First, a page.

Chicago ISM Confirms Weakness
With the release of today's Chicago ISM Purchasing Managers Index the data continues to confirm weakness in the regional Fed Reserve manufacturing indexes. Business slowed in the Chicago area this month with the purchasers' index coming in at 56.5, down 2.3 points from July. While the rate is still over 50, indicating expansion in the area's economy, the trend is the more disturbing issue.
As we have stated in the past when a automobile driver slams on the brakes to prevent an accident the car doesn't come to an immediate stop. The car rapidly SLOWS to a stop. In other words, the car decelerates to a stop. If you take a look at the overall index you can see that we recent put in the peak of the index for the current cycle earlier this year and are now decelerating.
While there was a very slight uptick in employment this month the underlying internals were not great. Overall production slowed from 64.3 to 57.8. New orders, indicative of current business conditions, as shown in the chart slowed from 59.4 to 56.9. Backlogs collapsed into contractionary territory falling from 55.7 to 49.6 which means that production in the future will slow as backlog orders are filled. Inventories declined as well.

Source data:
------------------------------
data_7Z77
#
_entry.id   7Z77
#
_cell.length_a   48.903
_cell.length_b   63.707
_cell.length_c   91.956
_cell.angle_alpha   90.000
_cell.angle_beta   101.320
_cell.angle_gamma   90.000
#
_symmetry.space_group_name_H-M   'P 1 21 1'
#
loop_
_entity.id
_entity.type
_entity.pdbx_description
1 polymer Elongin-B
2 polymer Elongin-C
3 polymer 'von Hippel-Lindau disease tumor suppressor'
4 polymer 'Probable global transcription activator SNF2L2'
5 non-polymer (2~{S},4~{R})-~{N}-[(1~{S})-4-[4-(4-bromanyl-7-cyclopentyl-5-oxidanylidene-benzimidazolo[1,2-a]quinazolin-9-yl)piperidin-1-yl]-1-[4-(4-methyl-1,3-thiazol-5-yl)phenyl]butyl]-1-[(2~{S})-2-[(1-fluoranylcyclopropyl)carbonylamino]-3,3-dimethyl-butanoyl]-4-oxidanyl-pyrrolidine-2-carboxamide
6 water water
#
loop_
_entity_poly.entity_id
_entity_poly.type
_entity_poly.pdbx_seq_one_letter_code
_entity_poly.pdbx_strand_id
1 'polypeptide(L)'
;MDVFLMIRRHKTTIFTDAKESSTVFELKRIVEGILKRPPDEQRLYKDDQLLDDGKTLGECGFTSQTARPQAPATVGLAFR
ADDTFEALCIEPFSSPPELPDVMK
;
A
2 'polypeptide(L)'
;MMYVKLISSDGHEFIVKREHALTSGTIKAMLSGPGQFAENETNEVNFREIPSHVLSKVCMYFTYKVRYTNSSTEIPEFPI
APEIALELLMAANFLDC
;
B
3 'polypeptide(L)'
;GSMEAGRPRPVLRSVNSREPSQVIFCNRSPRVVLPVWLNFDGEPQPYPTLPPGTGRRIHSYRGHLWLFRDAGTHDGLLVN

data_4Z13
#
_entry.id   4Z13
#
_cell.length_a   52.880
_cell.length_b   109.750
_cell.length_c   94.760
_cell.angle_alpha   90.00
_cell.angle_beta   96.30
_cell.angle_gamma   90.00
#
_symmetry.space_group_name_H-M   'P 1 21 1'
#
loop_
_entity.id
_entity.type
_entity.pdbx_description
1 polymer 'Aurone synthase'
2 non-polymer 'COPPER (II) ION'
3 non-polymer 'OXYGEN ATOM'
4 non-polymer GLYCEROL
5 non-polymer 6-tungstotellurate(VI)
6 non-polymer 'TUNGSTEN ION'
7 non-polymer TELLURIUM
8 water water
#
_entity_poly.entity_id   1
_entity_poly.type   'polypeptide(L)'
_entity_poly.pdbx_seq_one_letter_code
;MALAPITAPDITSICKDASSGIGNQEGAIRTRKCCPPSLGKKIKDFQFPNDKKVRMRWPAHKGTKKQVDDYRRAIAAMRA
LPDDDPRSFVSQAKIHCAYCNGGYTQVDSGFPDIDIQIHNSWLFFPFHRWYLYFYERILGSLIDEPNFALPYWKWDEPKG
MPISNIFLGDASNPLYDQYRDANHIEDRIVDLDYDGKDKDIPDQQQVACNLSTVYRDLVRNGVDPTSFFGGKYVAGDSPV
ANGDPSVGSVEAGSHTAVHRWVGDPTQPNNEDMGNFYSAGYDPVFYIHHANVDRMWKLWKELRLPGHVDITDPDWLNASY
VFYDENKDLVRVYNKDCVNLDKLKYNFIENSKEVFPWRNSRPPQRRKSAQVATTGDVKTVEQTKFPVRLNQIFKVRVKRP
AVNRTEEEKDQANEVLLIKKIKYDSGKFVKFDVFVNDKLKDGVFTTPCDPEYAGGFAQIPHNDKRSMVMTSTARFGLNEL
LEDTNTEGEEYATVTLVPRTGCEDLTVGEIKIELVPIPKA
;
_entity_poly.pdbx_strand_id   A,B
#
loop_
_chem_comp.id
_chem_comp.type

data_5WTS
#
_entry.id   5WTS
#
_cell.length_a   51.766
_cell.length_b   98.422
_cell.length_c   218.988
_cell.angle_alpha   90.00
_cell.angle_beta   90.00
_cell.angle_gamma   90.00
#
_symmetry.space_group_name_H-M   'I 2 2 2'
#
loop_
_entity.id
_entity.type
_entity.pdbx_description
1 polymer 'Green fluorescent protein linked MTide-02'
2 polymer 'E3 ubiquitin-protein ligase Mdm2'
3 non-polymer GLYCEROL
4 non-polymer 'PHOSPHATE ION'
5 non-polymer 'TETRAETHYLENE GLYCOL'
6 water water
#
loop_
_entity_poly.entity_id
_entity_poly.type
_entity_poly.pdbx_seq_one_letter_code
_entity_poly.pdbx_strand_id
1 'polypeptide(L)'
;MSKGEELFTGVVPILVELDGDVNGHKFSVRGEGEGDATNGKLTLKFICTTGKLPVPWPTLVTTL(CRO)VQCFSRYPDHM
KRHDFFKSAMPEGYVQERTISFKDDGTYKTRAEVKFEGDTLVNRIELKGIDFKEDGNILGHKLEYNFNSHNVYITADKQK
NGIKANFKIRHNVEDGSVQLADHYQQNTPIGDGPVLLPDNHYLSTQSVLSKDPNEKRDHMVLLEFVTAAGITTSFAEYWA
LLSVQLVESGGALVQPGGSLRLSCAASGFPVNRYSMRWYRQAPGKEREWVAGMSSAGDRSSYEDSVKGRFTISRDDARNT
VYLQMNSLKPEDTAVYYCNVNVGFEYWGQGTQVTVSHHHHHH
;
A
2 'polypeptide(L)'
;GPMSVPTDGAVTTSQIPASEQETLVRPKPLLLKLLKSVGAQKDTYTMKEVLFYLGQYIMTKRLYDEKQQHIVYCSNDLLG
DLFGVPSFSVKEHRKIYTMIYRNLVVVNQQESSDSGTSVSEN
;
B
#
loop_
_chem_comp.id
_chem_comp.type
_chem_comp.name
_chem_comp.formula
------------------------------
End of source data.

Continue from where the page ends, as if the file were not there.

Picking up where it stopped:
Some of the comments from the survey were very interesting ranging from "conern over holding larger inventory" to "small business remain under a lot of stress." In terms of employment businesses are using temporary hires to increase output but are having a lot of difficulty finding, hiring and keeping qualified machinists. This goes to the point that we have been making for a while that one of the biggest shortfalls in American today going forward will be skilled labor.
However, the one comment that screamed out at me in the report was: "The unprecedented volume of manufacturing being exported and the 'do more with less' company mandate continue to wear on those remaining employed. American made materials and component options becoming increasingly scarce. Logistics costs loom large."
One of the issues going forward, as we have discussed previously, is the lack of manufacturing and production in the U.S. Lack of skilled domestic labor, high wage and benefit costs, and excessive regulations are keeping outsourcing alive and well which has a very low mulitplier effect for the U.S. economy. This will have to change if we are going to began to create strong economic growth once again in this country.